To accommodate the needs of different customer bases, retailers must have real knowledge and understanding of their preferences. This can only be obtained by collecting data, and lots of it. Data is the new currency in retail and it’s just as valuable as the cash consumers are spending, given its rich insights into customer behaviour. With this in mind, brands need to look for innovative ways to incentivise consumers to share as much personal, relevant information as possible.
One way for retailers to encourage shoppers to ‘opt in’ to data sharing is by offering exclusive perks in return for data on how often they shop there, their preferred brands within the retailer, and even colour palette preferences. The more information the customer is willing to provide, the more access they’d have to different things – for example, customised web pages, different promotion schemes compared to others, or quicker delivery. Data is fast becoming the holy grail as it’s increasingly being regulated, so the less available it is to retailers, the more they need to find creative ways to get it from consumers.
4: Personalisation pays
Retailers can go a step further to truly accommodate customers, via personalisation. Retailers must work to fine-tune the connection between their omnichannel offerings so that each customer feels the whole path to purchase was designed for that precise journey.
Highly personalised customer experiences today mean providing all the options possible to keep it convenient. Crucial to this, but a point often overlooked, is the need to provide 1:1 customer service. Creating direct lines of communication between brands and consumers to ask questions, resolve issues, and receive suggestions regarding the specific products and services they’re looking into for their individual needs is a crucial part of personalising the journey. For example, if email is the chosen direct line of communication, brands must ensure responses are rapid and directly address the customer’s query. If it’s texting or WhatsApp, brands should keep correspondence to inquiries and recommendations that are initiated by the customer, rather than using their number to mass blast offers. Appealing to the consumer doesn’t always need to be innovative or complicated – the most memorable retail experiences usually come from those that are the most straightforward.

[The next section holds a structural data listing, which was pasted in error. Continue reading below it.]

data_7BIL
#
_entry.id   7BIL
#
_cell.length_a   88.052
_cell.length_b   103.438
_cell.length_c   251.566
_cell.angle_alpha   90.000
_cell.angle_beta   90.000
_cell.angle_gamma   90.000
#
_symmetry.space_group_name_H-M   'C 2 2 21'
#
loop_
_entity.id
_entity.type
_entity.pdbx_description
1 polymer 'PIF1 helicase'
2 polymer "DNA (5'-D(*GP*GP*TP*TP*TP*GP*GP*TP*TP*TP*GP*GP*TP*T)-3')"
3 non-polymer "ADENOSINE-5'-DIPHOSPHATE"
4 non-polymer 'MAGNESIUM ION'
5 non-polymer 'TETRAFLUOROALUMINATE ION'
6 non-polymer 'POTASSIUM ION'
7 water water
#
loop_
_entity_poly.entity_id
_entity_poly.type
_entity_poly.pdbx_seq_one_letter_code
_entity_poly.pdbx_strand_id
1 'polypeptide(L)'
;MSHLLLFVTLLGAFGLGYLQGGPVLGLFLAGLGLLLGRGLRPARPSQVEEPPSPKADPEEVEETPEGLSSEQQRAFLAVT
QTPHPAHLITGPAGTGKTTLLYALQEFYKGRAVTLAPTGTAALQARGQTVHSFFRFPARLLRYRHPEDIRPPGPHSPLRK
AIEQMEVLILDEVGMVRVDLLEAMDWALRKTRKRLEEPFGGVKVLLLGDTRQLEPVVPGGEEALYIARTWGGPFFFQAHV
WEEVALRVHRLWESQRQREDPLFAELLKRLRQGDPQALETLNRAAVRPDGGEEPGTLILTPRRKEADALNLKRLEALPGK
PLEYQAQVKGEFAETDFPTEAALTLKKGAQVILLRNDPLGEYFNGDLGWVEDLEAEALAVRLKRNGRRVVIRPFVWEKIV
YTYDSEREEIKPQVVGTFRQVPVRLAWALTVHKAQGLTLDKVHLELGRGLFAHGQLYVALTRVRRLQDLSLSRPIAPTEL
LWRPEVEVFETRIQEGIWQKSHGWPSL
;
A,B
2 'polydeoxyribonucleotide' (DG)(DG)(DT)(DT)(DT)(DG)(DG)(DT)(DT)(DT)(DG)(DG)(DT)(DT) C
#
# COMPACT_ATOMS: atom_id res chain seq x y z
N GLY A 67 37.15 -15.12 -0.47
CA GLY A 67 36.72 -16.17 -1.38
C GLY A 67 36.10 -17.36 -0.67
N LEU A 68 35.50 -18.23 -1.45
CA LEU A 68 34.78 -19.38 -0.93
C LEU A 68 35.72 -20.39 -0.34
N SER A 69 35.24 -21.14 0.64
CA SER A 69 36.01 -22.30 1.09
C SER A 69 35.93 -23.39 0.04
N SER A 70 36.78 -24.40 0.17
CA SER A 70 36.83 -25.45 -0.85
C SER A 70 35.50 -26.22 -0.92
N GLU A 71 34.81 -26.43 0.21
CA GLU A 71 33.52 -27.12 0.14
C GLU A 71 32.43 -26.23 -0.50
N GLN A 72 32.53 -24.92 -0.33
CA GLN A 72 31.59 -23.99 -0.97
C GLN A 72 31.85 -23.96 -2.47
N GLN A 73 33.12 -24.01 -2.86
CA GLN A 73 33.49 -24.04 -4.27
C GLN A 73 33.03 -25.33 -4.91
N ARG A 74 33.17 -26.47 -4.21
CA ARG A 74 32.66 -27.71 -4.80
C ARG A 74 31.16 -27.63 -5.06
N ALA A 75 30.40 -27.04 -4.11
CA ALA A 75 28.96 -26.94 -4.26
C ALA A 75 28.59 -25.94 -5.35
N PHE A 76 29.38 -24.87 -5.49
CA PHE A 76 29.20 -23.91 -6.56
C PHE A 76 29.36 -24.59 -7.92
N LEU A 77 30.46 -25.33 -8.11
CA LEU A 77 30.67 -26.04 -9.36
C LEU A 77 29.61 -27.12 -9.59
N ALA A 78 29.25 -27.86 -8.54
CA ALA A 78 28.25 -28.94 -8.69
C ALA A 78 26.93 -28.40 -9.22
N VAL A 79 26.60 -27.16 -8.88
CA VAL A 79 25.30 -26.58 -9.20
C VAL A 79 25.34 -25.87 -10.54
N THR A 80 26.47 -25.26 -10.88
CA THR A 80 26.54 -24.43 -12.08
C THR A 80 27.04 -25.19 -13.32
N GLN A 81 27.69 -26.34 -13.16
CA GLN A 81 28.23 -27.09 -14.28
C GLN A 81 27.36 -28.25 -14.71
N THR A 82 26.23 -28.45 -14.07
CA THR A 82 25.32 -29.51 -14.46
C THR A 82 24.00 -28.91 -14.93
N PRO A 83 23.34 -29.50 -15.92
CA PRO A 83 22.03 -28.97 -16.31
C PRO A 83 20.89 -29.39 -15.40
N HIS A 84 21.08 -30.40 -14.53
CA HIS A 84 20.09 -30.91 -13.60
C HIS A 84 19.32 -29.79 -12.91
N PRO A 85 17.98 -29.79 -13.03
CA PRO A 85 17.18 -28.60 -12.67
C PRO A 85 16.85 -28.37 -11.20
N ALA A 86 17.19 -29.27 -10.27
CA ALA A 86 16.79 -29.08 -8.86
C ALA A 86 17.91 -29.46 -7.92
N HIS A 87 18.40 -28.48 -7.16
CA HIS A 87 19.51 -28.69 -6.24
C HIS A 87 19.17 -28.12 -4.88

5: Convenience takes precedence
When it comes to shopping and the customer experience, convenience will always be valued highly. Consumers want to be able to pick up what they need quickly, and for the transaction to require as little effort as possible. In other words, retail experiences that fit into a consumer’s lifestyle like a puzzle piece is what will keep them coming back for more.
This is the reason why retailers want in on true omnipresence. Inserting themselves into as many environments as possible, offering consumers everything they desire through a connected retail experience, and ensuring the most frictionless path-to-purchase will solidify their customer relationships. Whether it’s via a marketplace, an app, or by offering highly personalised customer experiences, providing all the options possible to accommodate customers should be a number one priority.